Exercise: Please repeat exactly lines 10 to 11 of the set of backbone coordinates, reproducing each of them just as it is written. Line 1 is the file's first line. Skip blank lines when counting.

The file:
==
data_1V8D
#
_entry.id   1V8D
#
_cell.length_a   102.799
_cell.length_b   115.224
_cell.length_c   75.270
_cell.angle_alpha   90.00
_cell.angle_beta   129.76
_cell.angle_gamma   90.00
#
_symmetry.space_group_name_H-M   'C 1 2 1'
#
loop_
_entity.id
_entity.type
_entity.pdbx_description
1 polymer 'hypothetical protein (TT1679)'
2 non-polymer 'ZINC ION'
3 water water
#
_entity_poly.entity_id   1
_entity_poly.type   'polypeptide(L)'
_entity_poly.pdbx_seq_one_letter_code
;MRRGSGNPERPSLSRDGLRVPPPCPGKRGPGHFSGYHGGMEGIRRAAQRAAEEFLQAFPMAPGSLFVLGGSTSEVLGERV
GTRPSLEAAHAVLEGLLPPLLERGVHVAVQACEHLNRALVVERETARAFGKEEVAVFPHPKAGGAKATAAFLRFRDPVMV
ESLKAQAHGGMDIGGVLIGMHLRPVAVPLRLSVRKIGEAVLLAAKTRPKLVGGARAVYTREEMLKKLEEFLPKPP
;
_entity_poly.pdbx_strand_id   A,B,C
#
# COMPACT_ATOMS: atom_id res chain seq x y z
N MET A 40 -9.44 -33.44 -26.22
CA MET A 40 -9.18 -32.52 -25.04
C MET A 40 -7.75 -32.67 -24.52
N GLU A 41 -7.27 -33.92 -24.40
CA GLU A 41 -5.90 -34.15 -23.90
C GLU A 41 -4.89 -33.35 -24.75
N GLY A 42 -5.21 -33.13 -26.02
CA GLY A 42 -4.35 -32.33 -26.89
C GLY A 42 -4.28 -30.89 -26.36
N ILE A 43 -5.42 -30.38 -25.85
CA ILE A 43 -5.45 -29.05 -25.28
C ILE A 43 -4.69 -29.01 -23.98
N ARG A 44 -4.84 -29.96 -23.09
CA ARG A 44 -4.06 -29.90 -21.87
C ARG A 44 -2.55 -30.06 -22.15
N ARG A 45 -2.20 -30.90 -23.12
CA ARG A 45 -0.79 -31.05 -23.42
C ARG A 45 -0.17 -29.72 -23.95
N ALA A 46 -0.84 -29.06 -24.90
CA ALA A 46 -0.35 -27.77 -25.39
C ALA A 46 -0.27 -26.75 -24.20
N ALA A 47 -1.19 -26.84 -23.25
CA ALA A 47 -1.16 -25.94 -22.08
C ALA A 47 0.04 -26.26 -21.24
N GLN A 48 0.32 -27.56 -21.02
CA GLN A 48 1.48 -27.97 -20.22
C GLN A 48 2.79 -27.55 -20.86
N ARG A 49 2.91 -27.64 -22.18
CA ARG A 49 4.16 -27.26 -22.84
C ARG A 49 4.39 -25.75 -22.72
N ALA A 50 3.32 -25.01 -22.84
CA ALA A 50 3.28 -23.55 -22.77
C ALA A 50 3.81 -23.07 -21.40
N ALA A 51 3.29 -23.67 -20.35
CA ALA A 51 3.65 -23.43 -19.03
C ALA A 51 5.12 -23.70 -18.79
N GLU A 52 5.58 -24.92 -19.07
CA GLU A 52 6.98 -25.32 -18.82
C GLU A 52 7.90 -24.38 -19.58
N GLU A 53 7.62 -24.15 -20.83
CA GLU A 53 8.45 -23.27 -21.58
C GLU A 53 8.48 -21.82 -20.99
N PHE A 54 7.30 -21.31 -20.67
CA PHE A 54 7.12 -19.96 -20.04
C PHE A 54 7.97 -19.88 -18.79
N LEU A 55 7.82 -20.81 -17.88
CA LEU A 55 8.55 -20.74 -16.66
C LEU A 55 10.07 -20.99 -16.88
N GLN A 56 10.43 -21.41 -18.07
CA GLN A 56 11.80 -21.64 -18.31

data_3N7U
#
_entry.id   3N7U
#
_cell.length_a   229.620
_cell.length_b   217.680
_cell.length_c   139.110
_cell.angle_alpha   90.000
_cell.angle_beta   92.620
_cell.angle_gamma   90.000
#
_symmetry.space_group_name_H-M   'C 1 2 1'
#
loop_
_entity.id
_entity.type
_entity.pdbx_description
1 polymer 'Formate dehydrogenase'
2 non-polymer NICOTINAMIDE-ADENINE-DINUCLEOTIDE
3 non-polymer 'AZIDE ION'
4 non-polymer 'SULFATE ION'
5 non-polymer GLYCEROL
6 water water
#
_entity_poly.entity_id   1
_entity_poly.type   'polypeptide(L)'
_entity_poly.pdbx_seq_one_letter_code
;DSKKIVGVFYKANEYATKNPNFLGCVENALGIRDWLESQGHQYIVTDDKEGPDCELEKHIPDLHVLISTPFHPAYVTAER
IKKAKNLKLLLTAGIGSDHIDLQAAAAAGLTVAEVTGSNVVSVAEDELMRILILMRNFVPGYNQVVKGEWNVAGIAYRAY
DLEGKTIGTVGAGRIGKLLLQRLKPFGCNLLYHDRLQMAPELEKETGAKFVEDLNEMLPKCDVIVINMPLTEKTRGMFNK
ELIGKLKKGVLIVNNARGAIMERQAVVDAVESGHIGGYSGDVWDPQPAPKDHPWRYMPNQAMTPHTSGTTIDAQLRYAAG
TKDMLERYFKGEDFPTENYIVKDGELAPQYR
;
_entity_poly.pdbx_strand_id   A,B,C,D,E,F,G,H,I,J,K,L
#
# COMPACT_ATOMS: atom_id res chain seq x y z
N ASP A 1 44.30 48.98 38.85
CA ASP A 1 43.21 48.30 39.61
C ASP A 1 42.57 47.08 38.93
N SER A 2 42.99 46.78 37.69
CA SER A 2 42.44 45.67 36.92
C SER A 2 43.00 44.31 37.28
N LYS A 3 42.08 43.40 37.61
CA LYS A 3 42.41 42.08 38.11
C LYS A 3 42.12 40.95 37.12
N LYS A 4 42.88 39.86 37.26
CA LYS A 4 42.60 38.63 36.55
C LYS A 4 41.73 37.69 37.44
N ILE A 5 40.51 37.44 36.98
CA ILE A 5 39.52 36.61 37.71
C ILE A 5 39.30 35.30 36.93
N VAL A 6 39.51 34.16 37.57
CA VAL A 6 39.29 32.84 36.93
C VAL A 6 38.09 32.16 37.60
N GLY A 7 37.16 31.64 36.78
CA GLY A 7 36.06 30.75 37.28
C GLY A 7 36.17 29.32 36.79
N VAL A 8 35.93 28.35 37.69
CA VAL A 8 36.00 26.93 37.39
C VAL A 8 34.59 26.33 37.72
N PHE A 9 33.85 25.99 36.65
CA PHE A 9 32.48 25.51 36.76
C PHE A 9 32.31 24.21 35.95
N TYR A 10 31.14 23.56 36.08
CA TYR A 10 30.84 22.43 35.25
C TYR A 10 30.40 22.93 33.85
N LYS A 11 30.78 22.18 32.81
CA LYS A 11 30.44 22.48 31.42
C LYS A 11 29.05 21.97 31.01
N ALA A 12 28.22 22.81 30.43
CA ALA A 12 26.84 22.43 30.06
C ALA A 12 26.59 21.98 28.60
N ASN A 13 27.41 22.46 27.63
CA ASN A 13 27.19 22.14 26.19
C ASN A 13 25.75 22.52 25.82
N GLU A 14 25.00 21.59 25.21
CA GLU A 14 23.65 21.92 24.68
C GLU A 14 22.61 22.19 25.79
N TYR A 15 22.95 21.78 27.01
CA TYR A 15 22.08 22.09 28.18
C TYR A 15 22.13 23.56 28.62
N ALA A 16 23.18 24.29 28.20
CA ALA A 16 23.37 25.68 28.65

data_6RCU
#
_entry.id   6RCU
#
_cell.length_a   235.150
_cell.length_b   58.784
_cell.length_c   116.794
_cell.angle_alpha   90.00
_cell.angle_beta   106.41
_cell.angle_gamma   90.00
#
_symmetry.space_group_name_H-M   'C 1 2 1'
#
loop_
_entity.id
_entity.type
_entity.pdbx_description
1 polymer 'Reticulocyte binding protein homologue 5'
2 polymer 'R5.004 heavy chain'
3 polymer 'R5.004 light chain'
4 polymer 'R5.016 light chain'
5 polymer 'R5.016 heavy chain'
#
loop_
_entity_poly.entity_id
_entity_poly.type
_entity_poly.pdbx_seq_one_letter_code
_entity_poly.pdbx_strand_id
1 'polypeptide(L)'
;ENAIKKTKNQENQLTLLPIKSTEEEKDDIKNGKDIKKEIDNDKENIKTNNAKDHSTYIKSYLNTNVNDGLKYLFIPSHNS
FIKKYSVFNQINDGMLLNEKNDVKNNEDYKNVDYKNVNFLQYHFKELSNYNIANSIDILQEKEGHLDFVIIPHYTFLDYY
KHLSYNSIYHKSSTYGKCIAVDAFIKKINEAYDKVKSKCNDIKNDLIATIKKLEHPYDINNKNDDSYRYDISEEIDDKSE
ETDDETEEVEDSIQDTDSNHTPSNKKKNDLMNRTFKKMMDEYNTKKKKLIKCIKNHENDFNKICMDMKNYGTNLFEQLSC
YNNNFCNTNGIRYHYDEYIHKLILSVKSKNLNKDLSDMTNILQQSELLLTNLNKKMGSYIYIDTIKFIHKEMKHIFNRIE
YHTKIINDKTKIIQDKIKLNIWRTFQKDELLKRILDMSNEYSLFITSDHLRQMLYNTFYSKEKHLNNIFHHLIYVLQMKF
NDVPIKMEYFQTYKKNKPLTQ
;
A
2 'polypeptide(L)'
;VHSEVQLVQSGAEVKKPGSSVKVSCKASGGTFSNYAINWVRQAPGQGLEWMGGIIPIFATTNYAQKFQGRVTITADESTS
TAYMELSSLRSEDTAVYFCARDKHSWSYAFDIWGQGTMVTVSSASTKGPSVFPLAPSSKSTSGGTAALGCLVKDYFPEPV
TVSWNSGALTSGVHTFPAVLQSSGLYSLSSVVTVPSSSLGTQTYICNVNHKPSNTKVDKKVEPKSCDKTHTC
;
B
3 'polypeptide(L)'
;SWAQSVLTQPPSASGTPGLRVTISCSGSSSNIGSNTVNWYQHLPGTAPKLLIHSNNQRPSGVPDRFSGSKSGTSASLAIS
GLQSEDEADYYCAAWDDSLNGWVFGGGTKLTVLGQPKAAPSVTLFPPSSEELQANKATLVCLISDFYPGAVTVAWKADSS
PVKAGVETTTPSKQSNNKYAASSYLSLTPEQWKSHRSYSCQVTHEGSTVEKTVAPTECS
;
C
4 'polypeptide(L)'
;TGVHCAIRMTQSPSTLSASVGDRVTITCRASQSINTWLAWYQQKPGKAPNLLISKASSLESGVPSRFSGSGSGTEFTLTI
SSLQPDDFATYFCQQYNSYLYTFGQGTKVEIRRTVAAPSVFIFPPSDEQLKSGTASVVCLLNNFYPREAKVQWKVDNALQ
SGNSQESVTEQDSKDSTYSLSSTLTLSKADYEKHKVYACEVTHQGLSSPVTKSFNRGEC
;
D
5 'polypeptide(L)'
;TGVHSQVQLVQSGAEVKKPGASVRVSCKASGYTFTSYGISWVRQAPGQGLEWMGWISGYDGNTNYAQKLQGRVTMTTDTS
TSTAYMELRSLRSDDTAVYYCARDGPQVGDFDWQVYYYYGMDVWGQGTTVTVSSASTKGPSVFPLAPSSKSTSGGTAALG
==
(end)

_cell.angle_gamma   90.00
#